Novartis is folding activities of its Cell and Gene Therapy unit into other business and research locations, eliminating 120 positions, the Swiss drugmaker said.
The move intensifies a corporate makeover begun this year as it focuses on high-growth areas including cancer immunotherapy.
Basel-based Novartis said the move will not derail its intentions to file CTL019, a chimeric antigen receptor T cell (CART) therapy, for treatment of young people with relapsed/refractory acute lymphoblastic leukemia with U.S. and European regulators in 2017.
Nor will it disrupt a gene editing push that Novartis hopes will lead to new therapies for hard-to-treat diseases, it said.
Novartis shook up its organization in May, splitting its pharmaceuticals division into two business units, one focused on cancer and the second on other drugs, while replacing its longtime drugs leader, David Epstein.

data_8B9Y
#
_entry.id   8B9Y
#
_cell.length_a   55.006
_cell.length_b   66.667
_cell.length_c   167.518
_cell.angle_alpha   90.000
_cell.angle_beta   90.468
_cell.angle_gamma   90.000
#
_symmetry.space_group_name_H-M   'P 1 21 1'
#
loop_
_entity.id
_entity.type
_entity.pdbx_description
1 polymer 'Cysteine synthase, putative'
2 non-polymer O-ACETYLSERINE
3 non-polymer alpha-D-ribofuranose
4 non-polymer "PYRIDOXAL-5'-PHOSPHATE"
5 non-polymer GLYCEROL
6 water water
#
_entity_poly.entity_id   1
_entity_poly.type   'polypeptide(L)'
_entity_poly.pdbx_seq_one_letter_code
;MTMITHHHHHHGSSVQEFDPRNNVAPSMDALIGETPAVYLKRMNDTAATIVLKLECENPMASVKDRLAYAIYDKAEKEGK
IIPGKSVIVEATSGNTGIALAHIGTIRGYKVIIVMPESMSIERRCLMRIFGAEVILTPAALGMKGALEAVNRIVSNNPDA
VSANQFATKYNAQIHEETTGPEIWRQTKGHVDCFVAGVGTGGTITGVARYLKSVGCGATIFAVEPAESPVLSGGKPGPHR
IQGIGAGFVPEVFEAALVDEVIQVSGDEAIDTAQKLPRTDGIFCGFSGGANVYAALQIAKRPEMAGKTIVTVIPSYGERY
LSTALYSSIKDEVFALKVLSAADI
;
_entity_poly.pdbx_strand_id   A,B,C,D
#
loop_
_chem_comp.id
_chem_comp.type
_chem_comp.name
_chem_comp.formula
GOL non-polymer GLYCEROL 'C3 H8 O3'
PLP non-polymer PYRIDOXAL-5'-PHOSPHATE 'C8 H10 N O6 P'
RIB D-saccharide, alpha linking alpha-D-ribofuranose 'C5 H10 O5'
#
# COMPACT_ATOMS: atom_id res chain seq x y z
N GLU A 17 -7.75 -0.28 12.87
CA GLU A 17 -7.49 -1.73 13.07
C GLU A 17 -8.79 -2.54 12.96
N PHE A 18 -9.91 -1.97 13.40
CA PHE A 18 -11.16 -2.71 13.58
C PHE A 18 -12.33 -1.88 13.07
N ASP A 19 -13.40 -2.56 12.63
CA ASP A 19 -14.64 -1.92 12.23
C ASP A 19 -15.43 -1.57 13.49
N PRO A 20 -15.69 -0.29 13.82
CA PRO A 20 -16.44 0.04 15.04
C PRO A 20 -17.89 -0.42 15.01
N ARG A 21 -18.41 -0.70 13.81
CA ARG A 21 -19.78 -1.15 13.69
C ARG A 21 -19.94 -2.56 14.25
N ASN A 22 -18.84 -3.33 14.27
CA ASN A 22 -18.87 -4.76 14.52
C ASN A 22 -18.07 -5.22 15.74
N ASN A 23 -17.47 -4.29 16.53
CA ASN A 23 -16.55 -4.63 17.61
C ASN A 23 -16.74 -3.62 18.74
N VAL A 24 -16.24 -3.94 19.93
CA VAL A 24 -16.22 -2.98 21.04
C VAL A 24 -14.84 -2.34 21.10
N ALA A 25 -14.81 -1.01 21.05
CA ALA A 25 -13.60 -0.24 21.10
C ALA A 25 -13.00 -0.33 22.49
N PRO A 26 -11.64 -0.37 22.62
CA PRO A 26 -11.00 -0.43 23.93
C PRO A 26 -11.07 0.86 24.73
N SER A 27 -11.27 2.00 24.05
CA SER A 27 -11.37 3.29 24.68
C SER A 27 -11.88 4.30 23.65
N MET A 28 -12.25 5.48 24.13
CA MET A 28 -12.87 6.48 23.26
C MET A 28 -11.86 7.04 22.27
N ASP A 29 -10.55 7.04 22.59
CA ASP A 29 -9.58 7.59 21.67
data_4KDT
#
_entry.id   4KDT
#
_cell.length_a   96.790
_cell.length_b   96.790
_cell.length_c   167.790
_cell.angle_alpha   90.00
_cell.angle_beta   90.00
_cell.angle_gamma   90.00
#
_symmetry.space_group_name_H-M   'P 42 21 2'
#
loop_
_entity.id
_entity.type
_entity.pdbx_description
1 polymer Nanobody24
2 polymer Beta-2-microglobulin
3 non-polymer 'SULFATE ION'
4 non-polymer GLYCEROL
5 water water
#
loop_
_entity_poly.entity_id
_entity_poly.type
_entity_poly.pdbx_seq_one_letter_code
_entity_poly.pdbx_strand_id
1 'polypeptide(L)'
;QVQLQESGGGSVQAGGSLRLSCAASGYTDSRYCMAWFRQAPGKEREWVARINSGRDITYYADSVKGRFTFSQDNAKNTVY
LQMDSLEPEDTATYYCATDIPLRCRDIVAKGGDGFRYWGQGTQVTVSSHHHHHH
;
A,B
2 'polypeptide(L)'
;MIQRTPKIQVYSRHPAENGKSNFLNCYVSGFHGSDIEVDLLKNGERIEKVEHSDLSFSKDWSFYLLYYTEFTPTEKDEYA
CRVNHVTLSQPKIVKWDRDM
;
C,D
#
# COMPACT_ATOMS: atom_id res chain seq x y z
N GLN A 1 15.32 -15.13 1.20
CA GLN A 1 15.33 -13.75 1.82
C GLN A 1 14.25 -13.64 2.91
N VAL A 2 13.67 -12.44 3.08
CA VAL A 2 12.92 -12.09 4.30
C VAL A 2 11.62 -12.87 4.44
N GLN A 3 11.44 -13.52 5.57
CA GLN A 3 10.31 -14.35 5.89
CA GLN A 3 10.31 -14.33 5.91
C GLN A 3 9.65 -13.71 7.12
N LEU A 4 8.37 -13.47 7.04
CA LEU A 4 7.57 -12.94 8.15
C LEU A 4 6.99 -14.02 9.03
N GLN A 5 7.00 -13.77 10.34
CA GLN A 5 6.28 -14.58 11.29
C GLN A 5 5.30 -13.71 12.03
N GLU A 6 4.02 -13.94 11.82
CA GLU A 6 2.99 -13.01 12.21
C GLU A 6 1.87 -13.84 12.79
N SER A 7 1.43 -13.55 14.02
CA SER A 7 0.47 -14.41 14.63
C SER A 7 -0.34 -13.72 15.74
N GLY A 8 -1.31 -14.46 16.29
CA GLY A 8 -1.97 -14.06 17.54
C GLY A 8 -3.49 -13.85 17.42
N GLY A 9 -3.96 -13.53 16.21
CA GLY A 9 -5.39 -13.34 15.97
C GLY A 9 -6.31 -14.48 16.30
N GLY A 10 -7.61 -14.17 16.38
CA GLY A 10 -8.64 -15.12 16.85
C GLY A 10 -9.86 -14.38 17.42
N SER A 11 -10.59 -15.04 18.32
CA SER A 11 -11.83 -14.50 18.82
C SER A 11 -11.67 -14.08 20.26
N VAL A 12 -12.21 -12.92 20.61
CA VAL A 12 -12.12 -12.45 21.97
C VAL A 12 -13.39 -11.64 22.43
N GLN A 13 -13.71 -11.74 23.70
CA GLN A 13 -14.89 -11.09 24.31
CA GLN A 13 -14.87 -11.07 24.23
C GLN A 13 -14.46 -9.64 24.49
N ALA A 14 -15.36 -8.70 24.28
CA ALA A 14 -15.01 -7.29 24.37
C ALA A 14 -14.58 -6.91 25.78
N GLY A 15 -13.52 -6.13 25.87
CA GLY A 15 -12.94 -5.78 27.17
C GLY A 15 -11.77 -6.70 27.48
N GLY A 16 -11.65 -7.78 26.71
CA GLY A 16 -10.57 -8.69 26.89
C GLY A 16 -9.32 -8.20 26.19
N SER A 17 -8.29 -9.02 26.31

A company spokesman said the wind-down of cell and gene therapy as a stand-alone unit is an extension of the changes announced three months ago.
“Most associates who were previously dedicated to cell and gene therapies will now be redeployed to areas where they will share their knowledge and improve execution of novel therapeutics in the immunotherapy space,” he said in an email. “We remain committed to CTL019, CART and CRISPR technologies.”
CRISPR stands for clustered regularly interspaced short palindromic repeats, with Novartis working with partners to use the technology to edit genes with biological “scissors” that can find and replace defects.
The affected positions are spread across several locations, but mostly in the United States, Novartis said.